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A rotary evaporator, more commonly referred to as rotavap or rotovap is a device used in chemical laboratories for the efficient and gentle removal of solvents from samples by evaporation, usually under reduced pressure.
The main components of a rotary evaporator are:
- A heated fluid bath (generally water) to heat the sample.
- A motor unit that rotates the evaporation flask containing the solvent/solution.
- A condenser with either a coil passing coolant similar to a Dimroth condenser, or a "cold finger" into which coolant mixtures such as dry ice and acetone are placed.
- A vapor duct that is the axis for sample rotation, and is a vacuum-tight conduit for the vapor being drawn off the sample.
- A vacuum system, to substantially reduce the pressure within the evaporator system.
- A condensate-collecting flask at the bottom of the condenser, to catch the distilling solvent after it re-condenses.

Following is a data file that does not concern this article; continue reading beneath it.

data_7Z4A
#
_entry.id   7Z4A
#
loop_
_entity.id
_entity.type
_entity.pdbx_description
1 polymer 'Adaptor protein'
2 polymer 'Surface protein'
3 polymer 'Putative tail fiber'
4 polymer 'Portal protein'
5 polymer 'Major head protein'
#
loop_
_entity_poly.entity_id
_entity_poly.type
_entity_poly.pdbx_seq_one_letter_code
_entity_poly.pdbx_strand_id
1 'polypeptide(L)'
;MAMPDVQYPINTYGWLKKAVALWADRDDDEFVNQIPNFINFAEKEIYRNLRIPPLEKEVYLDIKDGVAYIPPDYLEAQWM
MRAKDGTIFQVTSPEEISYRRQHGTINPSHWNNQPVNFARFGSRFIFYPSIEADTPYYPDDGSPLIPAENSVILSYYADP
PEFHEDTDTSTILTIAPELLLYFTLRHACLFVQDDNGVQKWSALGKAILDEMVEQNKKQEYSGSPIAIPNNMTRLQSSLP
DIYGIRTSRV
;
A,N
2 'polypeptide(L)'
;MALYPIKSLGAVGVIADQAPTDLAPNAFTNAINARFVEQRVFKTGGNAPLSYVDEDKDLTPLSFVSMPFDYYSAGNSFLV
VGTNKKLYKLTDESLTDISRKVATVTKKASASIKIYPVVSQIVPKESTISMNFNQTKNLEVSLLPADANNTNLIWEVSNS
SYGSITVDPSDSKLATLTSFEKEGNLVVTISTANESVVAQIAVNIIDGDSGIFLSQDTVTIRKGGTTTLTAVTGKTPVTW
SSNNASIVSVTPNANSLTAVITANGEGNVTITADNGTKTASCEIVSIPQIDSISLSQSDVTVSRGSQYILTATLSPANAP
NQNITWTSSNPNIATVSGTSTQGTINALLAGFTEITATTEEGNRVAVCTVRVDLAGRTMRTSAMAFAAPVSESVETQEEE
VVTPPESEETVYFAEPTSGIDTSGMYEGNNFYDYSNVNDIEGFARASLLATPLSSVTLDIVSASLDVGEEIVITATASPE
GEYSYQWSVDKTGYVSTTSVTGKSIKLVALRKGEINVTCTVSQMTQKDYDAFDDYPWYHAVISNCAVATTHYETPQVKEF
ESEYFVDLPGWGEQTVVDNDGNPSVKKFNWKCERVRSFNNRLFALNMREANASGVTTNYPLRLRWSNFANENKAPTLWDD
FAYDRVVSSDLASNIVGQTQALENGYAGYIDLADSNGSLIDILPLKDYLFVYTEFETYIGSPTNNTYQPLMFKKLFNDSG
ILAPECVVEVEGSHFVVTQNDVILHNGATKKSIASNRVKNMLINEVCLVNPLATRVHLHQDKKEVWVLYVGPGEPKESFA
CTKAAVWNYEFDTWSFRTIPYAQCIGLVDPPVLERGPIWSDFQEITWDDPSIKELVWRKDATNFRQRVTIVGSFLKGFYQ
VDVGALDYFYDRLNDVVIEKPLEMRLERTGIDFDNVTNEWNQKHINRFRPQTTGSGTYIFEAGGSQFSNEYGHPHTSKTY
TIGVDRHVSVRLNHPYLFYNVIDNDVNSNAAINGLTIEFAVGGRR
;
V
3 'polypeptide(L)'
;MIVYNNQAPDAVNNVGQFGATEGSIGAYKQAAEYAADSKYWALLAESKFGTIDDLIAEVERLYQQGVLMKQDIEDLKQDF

- A mechanical or motorized mechanism to quickly lift the evaporation flask from the heating bath.
How to operate a rotary evaporator
To be added
Lab suppliers sell rotavaps, and can also be found on eBay and Amazon, but they aren't cheap. In fact, the rotavap is probably the most expensive device in the lab, if you do not include analytical devices.
DIY rotary evaporator
Building a rotavap is no easy task, but depending on your skill, it can be cheaper to make a rotovap than buy one.
- Distill solvents
- Dry solids
When operating the rotavap at low pressure, make sure everything made of glass has no fracture, as this could destroy the device through implosion.